In December, the National Academy of Science (NAS) held the first meeting of its newly formed Panel on Modernizing the Nation’s Crime Statistics. This Panel discussion marked the beginning of a 2-year study to consider the development of a modern set of crime measures in the United States and the best methods for obtaining them.
The Panel was created by the National Academy of Science’s Committee on National Statistics (CNSTAT) together with its Committee on Law and Justice. These committees both maintain that more information is needed on certain types of crime such as those committed against businesses or organizations as well as cases of personal identity theft. CNSTAT also proposed the need for a refined ability to associate attributes such as firearms or drug involvement to certain crime types, and a more complete implementation of electronic reporting, data capture, and system interoperability. For more information please visit: http://sites.nationalacademies.org/DBASSE/CNSTAT/CurrentProjects/DBASSE_085946.
The NAS Panel meeting invited numerous stakeholder groups to offer their remarks, highlighting their concerns and perspectives. John Firman, Research Center Director of the International Association of Chiefs of Police (IACP), provided testimony on behalf of IACP. He cited IACP’s role in the development of the first ever data collection effort on crime, the Uniform Crime Reports (UCR). Looking toward the future of crime statistics, Firman noted the importance of an innovation in the way we think about and collect crime data. “For too many years, our nation’s chiefs have been tasked with ‘defending their numbers’ – waiting for FBI UCR to be published and covered in their local papers. Rather than being able to talk about a holistic approach to community safety, they end up simply defending Part I and Part II crime levels”.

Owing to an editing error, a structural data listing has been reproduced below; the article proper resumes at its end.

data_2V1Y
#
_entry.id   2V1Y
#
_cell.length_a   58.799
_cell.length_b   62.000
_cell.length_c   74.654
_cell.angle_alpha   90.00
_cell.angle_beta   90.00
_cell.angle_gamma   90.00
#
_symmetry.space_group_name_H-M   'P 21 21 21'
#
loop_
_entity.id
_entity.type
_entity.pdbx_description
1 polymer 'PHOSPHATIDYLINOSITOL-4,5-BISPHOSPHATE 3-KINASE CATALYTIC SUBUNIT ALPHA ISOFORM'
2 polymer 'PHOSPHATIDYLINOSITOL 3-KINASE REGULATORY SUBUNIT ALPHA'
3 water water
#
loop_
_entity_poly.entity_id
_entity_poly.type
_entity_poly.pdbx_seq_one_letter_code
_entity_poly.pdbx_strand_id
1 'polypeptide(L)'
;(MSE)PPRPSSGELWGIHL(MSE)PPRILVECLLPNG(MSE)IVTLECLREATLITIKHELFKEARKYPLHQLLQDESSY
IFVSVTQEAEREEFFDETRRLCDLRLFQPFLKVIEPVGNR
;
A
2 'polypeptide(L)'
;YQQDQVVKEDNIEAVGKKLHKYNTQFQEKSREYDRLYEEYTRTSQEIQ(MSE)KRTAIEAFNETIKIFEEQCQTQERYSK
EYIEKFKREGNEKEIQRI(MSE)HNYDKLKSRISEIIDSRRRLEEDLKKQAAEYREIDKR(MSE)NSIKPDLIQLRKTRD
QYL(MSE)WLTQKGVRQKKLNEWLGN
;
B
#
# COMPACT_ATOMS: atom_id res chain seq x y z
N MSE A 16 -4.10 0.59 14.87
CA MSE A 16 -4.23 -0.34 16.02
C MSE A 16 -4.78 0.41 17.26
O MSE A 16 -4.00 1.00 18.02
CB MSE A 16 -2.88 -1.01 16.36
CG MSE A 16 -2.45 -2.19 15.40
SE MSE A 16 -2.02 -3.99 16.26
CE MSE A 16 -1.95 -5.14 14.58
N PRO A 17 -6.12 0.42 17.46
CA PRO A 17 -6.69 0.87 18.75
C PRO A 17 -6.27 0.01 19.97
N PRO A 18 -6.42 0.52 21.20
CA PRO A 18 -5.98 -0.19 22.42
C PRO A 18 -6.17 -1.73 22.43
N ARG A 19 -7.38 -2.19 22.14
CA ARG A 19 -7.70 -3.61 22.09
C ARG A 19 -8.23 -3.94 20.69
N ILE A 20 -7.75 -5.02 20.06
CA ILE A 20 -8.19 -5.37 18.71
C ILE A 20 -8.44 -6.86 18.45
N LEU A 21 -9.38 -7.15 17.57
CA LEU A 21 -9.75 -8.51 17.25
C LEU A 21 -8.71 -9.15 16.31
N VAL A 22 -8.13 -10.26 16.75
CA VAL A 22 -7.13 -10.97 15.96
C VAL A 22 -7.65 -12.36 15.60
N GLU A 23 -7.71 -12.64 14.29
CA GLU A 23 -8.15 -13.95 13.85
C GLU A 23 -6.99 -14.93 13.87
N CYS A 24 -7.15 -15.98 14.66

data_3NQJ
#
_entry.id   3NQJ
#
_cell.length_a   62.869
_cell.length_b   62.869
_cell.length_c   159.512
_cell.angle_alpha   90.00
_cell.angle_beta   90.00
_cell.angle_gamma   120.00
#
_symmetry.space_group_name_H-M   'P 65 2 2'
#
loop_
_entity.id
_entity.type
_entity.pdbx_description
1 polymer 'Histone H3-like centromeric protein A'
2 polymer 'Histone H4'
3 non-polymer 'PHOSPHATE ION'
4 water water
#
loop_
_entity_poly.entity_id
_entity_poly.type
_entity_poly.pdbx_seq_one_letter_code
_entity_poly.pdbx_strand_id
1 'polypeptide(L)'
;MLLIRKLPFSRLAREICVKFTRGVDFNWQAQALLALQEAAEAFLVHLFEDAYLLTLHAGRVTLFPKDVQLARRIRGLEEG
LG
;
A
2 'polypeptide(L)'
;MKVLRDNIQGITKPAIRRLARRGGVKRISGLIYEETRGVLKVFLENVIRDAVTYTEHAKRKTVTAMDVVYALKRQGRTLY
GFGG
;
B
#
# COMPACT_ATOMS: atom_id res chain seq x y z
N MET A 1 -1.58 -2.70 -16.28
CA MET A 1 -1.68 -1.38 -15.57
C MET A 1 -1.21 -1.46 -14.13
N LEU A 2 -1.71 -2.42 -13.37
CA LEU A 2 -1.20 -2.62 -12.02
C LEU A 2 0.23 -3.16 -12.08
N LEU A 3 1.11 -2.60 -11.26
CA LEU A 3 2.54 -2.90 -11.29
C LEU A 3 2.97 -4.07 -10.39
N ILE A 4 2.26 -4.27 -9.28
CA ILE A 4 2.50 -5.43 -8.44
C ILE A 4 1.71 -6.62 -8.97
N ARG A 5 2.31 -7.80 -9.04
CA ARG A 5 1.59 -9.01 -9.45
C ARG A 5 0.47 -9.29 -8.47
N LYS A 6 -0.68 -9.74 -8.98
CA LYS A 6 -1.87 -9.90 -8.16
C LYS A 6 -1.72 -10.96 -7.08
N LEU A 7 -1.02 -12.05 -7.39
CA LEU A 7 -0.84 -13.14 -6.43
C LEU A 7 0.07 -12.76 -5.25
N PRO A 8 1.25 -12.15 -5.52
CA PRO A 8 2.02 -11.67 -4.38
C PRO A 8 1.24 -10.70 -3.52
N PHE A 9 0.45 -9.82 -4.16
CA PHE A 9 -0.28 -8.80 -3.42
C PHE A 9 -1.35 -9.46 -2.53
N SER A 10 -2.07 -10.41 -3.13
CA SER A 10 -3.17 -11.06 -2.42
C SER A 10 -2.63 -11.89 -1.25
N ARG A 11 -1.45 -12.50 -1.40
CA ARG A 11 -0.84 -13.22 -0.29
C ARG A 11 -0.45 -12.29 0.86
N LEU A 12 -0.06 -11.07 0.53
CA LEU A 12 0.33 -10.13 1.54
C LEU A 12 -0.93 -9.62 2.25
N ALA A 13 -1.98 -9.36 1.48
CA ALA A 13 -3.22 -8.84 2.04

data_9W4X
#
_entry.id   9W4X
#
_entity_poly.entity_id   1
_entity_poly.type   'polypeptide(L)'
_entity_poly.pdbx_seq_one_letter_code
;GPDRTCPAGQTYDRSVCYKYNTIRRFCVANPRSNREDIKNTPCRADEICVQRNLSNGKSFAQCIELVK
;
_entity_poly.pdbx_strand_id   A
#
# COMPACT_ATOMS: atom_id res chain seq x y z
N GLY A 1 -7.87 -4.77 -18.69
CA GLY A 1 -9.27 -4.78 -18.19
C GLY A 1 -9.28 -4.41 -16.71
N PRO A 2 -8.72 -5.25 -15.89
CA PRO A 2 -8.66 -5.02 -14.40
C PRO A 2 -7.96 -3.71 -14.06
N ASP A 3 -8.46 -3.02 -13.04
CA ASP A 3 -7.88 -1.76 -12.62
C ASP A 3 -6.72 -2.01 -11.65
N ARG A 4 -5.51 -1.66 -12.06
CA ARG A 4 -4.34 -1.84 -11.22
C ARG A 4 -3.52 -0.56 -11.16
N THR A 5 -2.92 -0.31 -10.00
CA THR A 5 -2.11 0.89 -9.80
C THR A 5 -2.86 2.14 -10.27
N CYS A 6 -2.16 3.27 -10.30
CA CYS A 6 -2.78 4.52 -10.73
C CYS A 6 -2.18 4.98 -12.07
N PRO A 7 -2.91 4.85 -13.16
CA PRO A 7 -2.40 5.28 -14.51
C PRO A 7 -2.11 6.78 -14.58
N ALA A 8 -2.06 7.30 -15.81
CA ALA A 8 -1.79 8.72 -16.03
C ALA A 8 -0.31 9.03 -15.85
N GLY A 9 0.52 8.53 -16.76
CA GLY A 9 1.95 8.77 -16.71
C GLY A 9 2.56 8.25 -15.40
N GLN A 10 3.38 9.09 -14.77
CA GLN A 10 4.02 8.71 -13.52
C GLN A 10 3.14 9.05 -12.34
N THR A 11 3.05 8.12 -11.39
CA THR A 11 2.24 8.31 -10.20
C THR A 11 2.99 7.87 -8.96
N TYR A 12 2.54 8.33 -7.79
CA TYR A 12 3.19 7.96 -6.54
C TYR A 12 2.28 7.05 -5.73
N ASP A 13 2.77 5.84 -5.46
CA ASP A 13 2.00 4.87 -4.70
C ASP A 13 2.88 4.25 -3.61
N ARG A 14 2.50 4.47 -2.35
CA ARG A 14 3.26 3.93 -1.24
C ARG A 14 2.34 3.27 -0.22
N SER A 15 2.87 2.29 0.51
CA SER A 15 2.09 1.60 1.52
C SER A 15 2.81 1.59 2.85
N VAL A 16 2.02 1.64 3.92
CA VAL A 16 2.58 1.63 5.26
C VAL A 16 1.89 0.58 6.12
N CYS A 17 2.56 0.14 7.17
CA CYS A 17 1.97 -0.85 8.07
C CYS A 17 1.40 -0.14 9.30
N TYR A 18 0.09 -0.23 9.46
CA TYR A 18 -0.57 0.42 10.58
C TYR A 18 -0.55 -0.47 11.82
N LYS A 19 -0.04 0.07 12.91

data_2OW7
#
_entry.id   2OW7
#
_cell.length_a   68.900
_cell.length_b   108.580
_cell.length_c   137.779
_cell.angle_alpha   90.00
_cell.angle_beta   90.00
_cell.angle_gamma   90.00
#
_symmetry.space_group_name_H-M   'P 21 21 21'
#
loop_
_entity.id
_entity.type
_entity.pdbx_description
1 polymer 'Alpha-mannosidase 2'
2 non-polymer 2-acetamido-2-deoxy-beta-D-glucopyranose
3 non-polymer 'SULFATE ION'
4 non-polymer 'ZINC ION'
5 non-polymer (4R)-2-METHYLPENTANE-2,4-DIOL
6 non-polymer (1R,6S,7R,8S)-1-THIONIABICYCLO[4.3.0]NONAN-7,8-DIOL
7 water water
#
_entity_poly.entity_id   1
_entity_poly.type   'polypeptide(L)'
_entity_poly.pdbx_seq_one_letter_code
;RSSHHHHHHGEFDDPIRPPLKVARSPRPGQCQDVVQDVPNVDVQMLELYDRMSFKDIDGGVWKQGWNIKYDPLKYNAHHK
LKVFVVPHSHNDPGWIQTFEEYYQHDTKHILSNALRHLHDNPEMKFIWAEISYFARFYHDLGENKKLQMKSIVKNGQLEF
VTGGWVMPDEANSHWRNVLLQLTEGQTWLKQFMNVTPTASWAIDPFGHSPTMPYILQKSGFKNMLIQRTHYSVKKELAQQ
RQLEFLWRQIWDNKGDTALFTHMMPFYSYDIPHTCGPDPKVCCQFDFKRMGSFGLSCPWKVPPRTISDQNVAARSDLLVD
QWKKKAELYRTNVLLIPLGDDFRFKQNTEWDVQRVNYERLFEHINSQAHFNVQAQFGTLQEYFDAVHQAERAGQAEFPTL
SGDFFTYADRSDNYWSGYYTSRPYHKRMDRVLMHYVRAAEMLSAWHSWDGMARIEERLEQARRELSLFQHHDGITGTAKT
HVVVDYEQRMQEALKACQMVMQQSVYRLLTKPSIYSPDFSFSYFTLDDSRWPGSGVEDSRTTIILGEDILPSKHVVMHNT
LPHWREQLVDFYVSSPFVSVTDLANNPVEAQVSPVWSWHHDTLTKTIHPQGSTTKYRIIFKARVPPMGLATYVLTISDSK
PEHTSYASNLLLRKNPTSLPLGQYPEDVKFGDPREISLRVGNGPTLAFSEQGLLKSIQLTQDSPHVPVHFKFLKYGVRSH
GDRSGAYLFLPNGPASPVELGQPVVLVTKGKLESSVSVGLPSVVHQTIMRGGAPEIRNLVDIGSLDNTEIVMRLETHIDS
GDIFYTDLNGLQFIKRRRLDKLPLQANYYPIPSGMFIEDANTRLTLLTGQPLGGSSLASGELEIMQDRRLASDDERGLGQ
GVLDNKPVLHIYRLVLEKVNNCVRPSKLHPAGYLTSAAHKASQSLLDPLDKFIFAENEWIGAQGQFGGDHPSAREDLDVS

The IACP envisions an advanced method of crime data collection in the United States that will have a positive impact on the future of policing and will assist in promoting a stronger sense of community well-being. As Mr. Firman expressed in his testimony, “Our hope is that your work results in a set of data that promotes a dialogue between the police and the citizens they serve—moving UCR from statistics we simply react to, to data that promotes an informed conversation about how police and the community can work together to decrease crime and increase public safety”. IACP will continue to work closely with the committee as they move forward.